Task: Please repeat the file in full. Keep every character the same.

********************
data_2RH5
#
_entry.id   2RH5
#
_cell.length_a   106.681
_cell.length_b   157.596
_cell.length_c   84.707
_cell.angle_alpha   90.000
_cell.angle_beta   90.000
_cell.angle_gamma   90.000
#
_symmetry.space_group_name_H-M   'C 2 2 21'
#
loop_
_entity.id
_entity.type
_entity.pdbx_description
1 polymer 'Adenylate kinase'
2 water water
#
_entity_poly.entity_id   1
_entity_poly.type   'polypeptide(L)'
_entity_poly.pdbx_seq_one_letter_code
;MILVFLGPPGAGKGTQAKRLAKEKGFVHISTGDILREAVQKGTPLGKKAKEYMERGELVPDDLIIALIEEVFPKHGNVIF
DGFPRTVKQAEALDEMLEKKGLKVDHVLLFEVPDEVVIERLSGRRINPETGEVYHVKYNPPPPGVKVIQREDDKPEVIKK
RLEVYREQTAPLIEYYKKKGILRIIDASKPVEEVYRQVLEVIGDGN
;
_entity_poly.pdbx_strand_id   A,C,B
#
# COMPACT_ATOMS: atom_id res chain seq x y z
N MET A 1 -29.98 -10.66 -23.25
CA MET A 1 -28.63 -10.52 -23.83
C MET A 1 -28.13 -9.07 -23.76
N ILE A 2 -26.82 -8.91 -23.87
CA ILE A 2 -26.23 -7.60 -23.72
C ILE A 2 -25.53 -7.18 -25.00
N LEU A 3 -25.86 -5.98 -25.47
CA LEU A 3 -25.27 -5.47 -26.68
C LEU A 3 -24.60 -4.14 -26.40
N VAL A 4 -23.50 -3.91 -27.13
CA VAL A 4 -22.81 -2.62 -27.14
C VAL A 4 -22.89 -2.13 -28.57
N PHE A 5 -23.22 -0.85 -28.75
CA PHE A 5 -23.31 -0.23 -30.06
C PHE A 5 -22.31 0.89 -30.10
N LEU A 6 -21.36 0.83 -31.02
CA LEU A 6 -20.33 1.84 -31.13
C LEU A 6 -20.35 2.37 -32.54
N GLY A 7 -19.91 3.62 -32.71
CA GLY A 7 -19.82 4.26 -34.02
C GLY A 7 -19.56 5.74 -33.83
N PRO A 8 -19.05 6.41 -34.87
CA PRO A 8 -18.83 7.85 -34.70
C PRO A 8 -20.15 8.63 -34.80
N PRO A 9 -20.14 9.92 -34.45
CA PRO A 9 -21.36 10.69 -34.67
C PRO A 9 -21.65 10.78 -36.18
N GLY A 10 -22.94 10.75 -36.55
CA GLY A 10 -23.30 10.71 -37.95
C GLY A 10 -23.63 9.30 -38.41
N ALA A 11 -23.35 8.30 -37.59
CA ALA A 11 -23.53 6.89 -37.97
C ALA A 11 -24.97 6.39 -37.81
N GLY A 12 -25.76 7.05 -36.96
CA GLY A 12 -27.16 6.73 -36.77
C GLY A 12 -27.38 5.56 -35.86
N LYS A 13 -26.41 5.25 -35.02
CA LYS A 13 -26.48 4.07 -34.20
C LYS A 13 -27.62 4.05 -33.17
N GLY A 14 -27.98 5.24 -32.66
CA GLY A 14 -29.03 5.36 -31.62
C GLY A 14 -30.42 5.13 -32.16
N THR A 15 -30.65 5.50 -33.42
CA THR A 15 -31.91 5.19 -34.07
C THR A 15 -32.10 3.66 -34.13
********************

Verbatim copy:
data_2RH5
#
_entry.id   2RH5
#
_cell.length_a   106.681
_cell.length_b   157.596
_cell.length_c   84.707
_cell.angle_alpha   90.000
_cell.angle_beta   90.000
_cell.angle_gamma   90.000
#
_symmetry.space_group_name_H-M   'C 2 2 21'
#
loop_
_entity.id
_entity.type
_entity.pdbx_description
1 polymer 'Adenylate kinase'
2 water water
#
_entity_poly.entity_id   1
_entity_poly.type   'polypeptide(L)'
_entity_poly.pdbx_seq_one_letter_code
;MILVFLGPPGAGKGTQAKRLAKEKGFVHISTGDILREAVQKGTPLGKKAKEYMERGELVPDDLIIALIEEVFPKHGNVIF
DGFPRTVKQAEALDEMLEKKGLKVDHVLLFEVPDEVVIERLSGRRINPETGEVYHVKYNPPPPGVKVIQREDDKPEVIKK
RLEVYREQTAPLIEYYKKKGILRIIDASKPVEEVYRQVLEVIGDGN
;
_entity_poly.pdbx_strand_id   A,C,B
#
# COMPACT_ATOMS: atom_id res chain seq x y z
N MET A 1 -29.98 -10.66 -23.25
CA MET A 1 -28.63 -10.52 -23.83
C MET A 1 -28.13 -9.07 -23.76
N ILE A 2 -26.82 -8.91 -23.87
CA ILE A 2 -26.23 -7.60 -23.72
C ILE A 2 -25.53 -7.18 -25.00
N LEU A 3 -25.86 -5.98 -25.47
CA LEU A 3 -25.27 -5.47 -26.68
C LEU A 3 -24.60 -4.14 -26.40
N VAL A 4 -23.50 -3.91 -27.13
CA VAL A 4 -22.81 -2.62 -27.14
C VAL A 4 -22.89 -2.13 -28.57
N PHE A 5 -23.22 -0.85 -28.75
CA PHE A 5 -23.31 -0.23 -30.06
C PHE A 5 -22.31 0.89 -30.10
N LEU A 6 -21.36 0.83 -31.02
CA LEU A 6 -20.33 1.84 -31.13
C LEU A 6 -20.35 2.37 -32.54
N GLY A 7 -19.91 3.62 -32.71
CA GLY A 7 -19.82 4.26 -34.02
C GLY A 7 -19.56 5.74 -33.83
N PRO A 8 -19.05 6.41 -34.87
CA PRO A 8 -18.83 7.85 -34.70
C PRO A 8 -20.15 8.63 -34.80
N PRO A 9 -20.14 9.92 -34.45
CA PRO A 9 -21.36 10.69 -34.67
C PRO A 9 -21.65 10.78 -36.18
N GLY A 10 -22.94 10.75 -36.55
CA GLY A 10 -23.30 10.71 -37.95
C GLY A 10 -23.63 9.30 -38.41
N ALA A 11 -23.35 8.30 -37.59
CA ALA A 11 -23.53 6.89 -37.97
C ALA A 11 -24.97 6.39 -37.81
N GLY A 12 -25.76 7.05 -36.96
CA GLY A 12 -27.16 6.73 -36.77
C GLY A 12 -27.38 5.56 -35.86
N LYS A 13 -26.41 5.25 -35.02
CA LYS A 13 -26.48 4.07 -34.20
C LYS A 13 -27.62 4.05 -33.17
N GLY A 14 -27.98 5.24 -32.66
CA GLY A 14 -29.03 5.36 -31.62
C GLY A 14 -30.42 5.13 -32.16
N THR A 15 -30.65 5.50 -33.42
CA THR A 15 -31.91 5.19 -34.07
C THR A 15 -32.10 3.66 -34.13